For example, let's say that in an intra-squad scrimmage your players have trouble passing or receiving on the run. Don't default to punishing them with extra running. Instead, recognize the problem as one of conditioning and/or insufficient practice at these skills.

Address both issues at once by interrupting the scrimmage and instead of ordering laps in the name of "discipline" conduct a drill that demands running, passing and receiving. This way, their skills and conditioning both improve.

Your drill could include a competitive element, such as splitting the team in half and seeing who can complete the most passes on the run in a given time period. That helps avoid resentment that comes from mindless, endless laps and makes the practice fun so that players will want to continue acquiring the skills and conditioning they need. And you demonstrate creativity and discipline in your problem solving.

You then can explain to your players after the drill that instead of knee-jerk reactions, creativity and true discipline are better approaches to problem solving in sports and in life.

Comment

Comment

Take A Whiff Of Perspective

Perspective

Whether it’s a parent trying to figure out which travel team to place their 8 year old child, or a country attempting to navigate a complex health care system, the mass exodus of children from organized sports is causing a crisis that is so devastating that most of us can’t fully grasp its impact.

Bill Dietz, director of the Sumner M. Redstone Global Center for Prevention and Wellness at George Washington University laments, “They should be as nervous as a cat on a hot tin roof about the tsunami of diabetes that’s coming their way. The cost of this rise in the prevalence of obesity is going to be staggering.”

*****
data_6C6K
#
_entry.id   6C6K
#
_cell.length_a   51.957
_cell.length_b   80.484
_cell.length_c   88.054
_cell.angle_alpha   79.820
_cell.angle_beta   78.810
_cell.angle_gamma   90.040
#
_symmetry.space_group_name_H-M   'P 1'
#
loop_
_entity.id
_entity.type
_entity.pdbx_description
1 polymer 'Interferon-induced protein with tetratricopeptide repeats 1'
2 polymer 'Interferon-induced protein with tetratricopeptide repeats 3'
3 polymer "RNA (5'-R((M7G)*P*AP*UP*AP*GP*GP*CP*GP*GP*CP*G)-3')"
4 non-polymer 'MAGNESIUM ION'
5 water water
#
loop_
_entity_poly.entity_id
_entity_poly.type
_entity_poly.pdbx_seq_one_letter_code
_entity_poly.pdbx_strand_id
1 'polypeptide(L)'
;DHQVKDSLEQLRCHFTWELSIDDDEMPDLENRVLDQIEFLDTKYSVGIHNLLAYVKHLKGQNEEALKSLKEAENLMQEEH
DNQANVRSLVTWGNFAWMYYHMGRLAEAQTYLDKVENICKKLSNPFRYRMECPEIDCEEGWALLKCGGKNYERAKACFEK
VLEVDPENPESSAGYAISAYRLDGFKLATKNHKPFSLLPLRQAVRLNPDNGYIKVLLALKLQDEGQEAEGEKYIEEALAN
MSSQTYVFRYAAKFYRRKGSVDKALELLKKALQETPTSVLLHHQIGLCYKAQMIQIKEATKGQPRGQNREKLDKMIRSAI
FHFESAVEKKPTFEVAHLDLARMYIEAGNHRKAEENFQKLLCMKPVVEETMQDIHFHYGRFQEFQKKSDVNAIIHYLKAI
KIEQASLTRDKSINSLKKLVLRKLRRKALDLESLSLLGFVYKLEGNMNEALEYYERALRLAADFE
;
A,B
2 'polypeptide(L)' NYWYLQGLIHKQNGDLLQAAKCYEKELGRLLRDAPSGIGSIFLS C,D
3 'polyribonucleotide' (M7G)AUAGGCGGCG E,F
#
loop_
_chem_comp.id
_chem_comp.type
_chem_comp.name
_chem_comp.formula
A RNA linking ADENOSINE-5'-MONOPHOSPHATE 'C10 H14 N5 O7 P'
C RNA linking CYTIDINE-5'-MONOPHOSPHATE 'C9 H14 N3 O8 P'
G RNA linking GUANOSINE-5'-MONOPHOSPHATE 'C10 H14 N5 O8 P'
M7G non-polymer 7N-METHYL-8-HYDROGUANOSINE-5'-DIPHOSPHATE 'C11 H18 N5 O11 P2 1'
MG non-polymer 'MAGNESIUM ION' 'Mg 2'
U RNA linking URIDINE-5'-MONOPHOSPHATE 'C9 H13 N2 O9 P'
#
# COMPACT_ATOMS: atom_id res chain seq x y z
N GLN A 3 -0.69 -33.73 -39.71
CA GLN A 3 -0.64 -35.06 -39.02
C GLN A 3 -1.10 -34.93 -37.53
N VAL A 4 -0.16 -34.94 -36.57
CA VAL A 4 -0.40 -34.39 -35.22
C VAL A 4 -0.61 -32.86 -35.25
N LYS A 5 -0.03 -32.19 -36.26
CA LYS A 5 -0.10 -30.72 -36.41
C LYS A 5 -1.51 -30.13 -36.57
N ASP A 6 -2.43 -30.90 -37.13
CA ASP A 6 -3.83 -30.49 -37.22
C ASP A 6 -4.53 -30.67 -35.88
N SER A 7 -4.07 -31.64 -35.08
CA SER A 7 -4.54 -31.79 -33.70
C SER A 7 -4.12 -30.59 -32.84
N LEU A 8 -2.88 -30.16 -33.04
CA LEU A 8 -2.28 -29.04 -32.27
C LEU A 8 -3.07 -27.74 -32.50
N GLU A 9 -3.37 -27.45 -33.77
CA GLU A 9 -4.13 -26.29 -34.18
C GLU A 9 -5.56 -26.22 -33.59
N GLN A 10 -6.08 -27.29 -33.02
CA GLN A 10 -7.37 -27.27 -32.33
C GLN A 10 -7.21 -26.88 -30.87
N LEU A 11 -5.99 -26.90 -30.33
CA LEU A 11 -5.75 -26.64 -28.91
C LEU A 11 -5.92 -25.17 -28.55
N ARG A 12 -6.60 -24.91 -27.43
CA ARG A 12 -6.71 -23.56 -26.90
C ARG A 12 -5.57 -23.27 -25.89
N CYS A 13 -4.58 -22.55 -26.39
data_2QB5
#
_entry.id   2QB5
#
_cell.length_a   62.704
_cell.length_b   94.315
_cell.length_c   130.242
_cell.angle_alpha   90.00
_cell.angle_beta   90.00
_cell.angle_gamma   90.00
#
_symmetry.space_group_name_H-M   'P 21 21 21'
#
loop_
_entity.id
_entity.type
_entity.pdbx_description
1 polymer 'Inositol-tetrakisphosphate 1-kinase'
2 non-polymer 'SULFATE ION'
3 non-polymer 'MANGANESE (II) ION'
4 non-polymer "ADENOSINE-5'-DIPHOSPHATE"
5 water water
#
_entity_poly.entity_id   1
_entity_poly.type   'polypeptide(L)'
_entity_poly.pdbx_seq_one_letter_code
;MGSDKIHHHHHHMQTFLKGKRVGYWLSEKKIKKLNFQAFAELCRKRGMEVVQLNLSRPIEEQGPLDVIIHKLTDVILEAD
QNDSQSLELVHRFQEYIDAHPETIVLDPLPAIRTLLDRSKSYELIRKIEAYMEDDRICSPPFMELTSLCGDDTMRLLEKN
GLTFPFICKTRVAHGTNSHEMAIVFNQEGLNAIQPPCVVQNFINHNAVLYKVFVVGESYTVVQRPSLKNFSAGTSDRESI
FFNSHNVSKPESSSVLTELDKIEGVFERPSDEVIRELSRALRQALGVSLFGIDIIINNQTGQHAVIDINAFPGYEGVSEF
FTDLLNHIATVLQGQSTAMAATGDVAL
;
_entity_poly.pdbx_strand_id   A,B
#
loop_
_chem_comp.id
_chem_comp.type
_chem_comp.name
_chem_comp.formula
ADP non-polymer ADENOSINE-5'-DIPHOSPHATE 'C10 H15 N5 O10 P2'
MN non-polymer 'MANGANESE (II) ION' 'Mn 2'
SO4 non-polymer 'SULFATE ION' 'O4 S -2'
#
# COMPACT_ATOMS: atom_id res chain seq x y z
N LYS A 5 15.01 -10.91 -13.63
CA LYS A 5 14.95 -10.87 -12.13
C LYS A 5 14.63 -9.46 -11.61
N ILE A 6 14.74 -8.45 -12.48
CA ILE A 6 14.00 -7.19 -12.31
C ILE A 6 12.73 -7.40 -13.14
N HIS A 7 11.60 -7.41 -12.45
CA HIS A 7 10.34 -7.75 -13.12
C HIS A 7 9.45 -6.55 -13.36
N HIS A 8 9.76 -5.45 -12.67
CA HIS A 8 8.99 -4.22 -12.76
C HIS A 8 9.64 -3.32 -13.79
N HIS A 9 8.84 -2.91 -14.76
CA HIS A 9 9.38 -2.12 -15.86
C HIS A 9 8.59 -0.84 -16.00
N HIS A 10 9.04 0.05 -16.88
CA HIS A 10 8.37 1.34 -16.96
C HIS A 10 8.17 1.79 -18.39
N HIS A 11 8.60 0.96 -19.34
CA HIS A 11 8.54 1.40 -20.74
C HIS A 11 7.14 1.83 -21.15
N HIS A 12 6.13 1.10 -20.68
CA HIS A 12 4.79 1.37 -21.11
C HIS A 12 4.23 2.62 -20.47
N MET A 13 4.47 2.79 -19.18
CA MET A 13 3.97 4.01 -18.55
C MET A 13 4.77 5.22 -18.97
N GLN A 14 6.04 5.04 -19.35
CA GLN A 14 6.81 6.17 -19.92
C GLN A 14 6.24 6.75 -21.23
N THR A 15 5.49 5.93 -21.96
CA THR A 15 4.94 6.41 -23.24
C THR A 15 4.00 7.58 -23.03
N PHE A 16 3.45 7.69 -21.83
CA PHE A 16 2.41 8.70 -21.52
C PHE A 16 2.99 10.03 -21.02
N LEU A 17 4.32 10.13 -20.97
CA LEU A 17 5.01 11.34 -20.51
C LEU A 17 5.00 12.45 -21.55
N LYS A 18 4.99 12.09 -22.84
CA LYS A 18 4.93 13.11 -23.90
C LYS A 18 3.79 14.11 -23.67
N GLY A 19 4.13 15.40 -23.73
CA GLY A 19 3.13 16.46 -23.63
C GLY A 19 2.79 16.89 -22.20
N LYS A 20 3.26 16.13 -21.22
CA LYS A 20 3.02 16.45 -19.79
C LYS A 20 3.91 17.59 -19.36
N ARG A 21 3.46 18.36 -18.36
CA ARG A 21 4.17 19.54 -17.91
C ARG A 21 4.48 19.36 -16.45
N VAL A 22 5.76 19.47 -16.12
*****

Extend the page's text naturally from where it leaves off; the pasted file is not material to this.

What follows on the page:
So what do those costs look like? The Aspen Institute has a program called Project Play, Reimagining Youth Sports in America. Below is a paragraph that highlights some of their findings related to this growing crisis:

Levels of physical activity inadequate to meet current guidelines are associated with a significant financial burden for the U.S. health care system, as much as $131 billion a year (CDC, 2015). Direct and indirect medical costs related to obesity are estimated at $147 billion a year, twice the size of the budget for the U.S. Department of Education. Direct costs are expected to more than double by 2030. Adults who are obese will face decreased earning potential, and employers will pay in the form increased health care costs. (Designed to Move, 2012). In total, lifetime societal costs are $92,235 greater for a person with obesity, and if all 12.7 million U.S. youth with obesity became obese adults, the societal costs over their lifetimes may exceed $1.1 trillion. (Brookings Institute, 2015)

Much like our youth sports crisis where so many children are quitting, and none of us parents are willing to admit that it could happen to our kid, this problem keeps snowballing. At what point is that slap upside the head going to kick in and get us thinking about this in a more serious manner? Unlike a pick-up game of whiffle ball, when it comes to our children’s development, we don’t get a “do over”.

Having spent the past twelve years intimately engaged in youth sports and child development, I have seen and heard almost everything. Parents justify their decisions to push their children into highly competitive programs at unbelievably young ages and say things like, “Joey just loves soccer.” Guess what, Joey’s 7 years old and the only thing he truly loves is his parents, his siblings, his dog and an ice cream cone. The minute Joey encounters some coach screaming and yelling at him during a soccer game, he’s done!